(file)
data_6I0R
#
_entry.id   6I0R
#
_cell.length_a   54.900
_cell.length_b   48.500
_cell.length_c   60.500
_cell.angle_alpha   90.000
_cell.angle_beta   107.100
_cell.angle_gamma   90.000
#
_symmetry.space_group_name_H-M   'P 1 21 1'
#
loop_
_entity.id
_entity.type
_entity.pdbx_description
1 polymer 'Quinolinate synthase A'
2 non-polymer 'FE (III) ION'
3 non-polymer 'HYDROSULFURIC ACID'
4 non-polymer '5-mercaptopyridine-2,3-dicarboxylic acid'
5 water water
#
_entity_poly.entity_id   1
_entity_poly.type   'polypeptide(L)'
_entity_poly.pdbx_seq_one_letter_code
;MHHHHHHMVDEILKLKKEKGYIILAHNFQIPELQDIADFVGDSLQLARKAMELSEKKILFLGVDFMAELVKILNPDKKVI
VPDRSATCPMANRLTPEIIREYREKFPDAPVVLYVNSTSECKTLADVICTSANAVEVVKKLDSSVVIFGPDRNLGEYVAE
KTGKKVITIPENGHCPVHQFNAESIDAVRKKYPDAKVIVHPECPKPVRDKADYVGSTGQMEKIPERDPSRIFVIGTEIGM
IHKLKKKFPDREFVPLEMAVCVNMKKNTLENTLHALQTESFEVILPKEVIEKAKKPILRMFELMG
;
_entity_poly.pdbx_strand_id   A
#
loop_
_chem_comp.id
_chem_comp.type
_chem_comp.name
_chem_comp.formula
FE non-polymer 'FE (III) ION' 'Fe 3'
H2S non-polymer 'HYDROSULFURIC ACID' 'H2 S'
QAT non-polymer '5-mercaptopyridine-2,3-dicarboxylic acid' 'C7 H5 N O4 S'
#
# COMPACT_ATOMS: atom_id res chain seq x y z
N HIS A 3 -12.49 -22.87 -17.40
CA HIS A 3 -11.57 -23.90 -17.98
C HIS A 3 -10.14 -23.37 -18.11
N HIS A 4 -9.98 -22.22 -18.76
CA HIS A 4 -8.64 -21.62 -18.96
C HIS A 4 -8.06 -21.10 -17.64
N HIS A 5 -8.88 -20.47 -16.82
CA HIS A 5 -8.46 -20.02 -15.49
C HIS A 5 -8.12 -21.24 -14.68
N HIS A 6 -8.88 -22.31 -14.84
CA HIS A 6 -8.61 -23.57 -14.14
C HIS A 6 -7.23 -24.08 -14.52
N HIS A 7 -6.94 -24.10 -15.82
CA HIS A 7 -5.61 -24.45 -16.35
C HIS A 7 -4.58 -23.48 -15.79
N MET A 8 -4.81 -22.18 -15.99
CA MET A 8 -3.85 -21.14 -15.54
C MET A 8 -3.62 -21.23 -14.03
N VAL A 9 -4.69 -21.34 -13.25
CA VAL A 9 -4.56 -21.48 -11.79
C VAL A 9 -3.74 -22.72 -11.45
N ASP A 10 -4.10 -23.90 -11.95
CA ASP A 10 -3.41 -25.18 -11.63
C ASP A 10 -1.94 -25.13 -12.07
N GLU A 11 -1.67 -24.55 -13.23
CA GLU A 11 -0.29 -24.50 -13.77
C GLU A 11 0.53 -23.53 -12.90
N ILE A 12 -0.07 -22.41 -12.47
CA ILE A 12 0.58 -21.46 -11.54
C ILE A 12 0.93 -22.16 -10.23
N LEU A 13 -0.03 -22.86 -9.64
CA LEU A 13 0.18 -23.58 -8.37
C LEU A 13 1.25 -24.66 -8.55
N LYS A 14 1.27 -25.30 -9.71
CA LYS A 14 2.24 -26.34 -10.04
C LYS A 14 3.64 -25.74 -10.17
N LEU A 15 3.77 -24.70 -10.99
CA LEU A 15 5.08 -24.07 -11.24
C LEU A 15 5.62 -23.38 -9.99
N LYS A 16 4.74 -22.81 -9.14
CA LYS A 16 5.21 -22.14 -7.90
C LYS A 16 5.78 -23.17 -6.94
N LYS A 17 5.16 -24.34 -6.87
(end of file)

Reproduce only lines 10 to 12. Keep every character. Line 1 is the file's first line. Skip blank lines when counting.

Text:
_cell.angle_gamma   90.000
#
_symmetry.space_group_name_H-M   'P 1 21 1'